Inle Lake Myanmar

Jan Leeming

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Me looking brave before taking to the air (and the wing) of the plane. Wow, it was cold !! But the whole experience was totally exhilarating.

 

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Computers and the internet are amazing things. One of my concerns with putting together this site was that it could remain current, yet with all my travelling I've often much to say, but little time to say it. Years ago when reading the news it would take me days on end to reply to the kind letters people sent. Now, with the magic of the modern age, I can keep you up to date with what I'm doing and other events in my life.

INLE LAKE - Myanmar

Date: 18th December 2016

I've given up trying to get the correct dates for when and where we saw everything - all the pagodas, temples, villages etc. have now merged and it is difficult to sort them out especially as I couldn't take notes of place names because I didn't stand a chance at trying to discern Burmese writing which appears to be a succession of circles.  So I shall just write about the final visits of our Burmese tour.

INLE LAKE

We were supposed to take a train ride from Kalaw through picturesque countryside to Aung Ban and then by bus to the northern end of the Inle Lake. Initially we were told the train was one hour late so we kicked our heels in the lovely Dream Resort Hotel but when our Tour Manager got word that the train was now delayed by 4 hours (not so much leaves on the line maybe an elephant!!) he had to take evasive action. We had to get to the Inle Lake in time to take our outboard motor propelled boats on a one hour journey to our hotel. So we had to abandon the train and go by coach but it was still an attractive drive - in the middle of nowhere you will see the gleaming gold of a pagoda or a stupa even in tiny villages.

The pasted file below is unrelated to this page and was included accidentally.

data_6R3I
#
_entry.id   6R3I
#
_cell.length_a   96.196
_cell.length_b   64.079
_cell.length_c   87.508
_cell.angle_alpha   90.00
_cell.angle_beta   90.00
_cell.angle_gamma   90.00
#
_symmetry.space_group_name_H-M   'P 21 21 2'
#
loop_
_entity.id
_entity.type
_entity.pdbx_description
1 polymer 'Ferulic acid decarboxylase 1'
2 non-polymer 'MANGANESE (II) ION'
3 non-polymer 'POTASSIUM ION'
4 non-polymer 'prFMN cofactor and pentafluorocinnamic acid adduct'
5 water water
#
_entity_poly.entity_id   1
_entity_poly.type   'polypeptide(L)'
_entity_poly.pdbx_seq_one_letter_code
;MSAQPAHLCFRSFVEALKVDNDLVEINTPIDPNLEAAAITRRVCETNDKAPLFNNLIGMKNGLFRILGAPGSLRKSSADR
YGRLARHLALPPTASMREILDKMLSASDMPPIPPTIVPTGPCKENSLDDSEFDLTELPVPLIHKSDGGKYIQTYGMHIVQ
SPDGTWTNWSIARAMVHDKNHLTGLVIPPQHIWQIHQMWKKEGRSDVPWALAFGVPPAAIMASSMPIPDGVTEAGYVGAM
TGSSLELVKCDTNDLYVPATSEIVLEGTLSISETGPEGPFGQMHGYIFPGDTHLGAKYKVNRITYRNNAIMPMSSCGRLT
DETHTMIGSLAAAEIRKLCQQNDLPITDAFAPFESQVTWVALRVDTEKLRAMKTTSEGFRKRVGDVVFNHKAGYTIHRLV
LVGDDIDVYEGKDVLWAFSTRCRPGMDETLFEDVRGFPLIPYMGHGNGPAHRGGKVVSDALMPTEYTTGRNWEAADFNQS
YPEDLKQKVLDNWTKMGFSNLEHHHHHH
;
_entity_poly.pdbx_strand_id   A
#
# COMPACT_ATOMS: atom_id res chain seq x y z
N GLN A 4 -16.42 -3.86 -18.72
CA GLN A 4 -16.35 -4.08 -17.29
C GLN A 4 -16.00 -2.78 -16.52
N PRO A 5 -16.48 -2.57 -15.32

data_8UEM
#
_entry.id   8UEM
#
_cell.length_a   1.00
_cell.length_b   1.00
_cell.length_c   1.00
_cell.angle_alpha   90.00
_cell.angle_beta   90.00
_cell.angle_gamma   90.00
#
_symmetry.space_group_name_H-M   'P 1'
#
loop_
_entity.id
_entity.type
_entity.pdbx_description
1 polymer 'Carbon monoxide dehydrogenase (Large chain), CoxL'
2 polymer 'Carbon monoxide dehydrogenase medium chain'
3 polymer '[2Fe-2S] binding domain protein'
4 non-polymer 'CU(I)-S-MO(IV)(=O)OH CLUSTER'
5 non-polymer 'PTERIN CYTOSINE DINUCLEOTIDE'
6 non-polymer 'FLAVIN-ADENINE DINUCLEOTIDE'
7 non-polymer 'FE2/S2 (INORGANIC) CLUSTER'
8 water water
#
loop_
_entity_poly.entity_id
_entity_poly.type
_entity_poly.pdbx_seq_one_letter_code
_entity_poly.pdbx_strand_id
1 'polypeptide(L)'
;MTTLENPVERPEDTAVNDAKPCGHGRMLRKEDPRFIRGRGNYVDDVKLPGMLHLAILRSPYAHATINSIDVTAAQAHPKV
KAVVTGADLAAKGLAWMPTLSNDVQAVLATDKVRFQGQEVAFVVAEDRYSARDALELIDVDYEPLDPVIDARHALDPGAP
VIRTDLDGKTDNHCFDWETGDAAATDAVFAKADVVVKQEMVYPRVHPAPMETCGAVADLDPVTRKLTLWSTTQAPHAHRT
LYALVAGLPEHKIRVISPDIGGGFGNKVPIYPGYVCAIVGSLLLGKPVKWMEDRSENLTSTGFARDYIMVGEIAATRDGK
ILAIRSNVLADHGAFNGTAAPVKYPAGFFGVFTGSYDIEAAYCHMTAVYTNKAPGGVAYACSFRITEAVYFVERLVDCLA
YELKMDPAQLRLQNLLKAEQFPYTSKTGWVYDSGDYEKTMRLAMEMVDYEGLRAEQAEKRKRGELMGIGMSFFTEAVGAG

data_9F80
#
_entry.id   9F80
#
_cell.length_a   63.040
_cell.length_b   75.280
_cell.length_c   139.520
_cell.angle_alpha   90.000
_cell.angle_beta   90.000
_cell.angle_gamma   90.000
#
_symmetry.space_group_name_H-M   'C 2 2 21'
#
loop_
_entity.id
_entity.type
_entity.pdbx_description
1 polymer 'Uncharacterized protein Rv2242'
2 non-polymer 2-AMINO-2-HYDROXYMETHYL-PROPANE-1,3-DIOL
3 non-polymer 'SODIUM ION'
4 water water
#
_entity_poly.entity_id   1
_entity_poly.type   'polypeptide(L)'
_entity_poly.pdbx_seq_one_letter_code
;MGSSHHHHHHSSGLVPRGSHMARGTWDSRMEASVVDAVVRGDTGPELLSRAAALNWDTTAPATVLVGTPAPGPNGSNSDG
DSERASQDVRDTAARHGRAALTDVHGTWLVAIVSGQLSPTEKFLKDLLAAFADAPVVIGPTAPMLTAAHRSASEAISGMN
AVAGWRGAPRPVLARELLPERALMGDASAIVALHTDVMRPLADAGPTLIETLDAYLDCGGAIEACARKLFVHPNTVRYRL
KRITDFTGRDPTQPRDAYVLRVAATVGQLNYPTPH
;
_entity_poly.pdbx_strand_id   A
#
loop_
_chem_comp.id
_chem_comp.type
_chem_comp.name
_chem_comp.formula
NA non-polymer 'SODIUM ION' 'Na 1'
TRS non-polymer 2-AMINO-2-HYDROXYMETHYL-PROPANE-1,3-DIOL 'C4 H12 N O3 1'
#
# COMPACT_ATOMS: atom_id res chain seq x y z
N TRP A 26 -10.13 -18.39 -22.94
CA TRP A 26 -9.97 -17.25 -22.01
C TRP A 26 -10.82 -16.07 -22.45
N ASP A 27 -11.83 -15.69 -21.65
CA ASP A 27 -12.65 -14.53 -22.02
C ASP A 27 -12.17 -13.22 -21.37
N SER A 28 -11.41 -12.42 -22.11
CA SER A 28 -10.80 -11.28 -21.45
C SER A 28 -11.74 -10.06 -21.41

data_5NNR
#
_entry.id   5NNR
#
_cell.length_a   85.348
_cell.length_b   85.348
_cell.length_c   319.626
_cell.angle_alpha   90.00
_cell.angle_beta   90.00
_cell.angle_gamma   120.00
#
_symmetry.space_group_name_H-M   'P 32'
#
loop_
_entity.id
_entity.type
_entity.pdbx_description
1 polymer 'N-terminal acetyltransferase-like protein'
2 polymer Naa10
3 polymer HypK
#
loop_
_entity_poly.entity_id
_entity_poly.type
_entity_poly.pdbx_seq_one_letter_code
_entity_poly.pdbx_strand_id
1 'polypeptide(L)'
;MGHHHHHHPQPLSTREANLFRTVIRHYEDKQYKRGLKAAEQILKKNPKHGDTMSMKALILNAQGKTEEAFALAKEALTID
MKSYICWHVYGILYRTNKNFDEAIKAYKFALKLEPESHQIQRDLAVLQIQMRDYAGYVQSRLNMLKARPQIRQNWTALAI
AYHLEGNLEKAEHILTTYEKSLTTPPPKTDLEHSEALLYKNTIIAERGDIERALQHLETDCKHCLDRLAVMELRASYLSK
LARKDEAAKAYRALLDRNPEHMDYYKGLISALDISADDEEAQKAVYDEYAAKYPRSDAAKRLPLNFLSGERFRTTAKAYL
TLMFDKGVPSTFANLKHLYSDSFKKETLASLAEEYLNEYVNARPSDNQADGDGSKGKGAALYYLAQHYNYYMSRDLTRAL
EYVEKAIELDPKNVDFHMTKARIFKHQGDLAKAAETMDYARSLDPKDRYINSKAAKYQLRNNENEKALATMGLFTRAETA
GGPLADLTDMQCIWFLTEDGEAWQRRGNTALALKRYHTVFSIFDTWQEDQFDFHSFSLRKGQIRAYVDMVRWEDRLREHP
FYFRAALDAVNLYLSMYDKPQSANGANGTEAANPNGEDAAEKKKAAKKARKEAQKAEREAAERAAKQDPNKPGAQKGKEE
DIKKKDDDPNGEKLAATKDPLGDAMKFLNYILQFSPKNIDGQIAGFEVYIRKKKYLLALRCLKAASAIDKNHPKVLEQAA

Our hour’s ride over the lake was superb and we even briefly glimpsed the famed fishermen who stand up in their boats and row with a leg around an oar.

The next day was going to be spent on the Lake going by boat from village to village and also to several shrines - a Pagoda surrounded by beautifully carved Stupas and old Stupas which are sunken for part of the year with flood waters. At the villages we saw many crafts, weaving and pottery being just two of them. I’ve made whole series of craft programmes in the past and am fairly well versed as to the skill of various craftspeople. I was very impressed with the elderly lady ‘throwing’ her pots on a primitive table which she kept in permanent motion with her foot. Their ‘kiln’ was a huge hole in the ground where they stack the pots until the ‘cave’ is full and then they make fire. Again all very primitive but it did the job.

We visited a weaving village where every house on stilts appeared to be yet another small business weaving silk or the thread which they extract from the lotus root. I had a go at rolling the thread. The lotus root is about a metre in length - you crack it, twist, pull the two ends away from the ‘thread’ in the middle and then roll it. The thread when woven makes for quite a coarse but hard wearing material. It is a slow process to extract the thread and this is reflected in the price of the garments for sale.

Light was failing when we got back to our hotel for an early dinner because once again we had an early start in order to reach the airport for our return journey to Yangon. 

I could show you lots of pretty pictures (which I hope to find time to put in the gallery) but I just had to show you this.  There we are almost in the back of beyond in a very basic village and what do you see but a solar panel!  And this is to generate enough electricity for the television!

INLE LAKE - Myanmar

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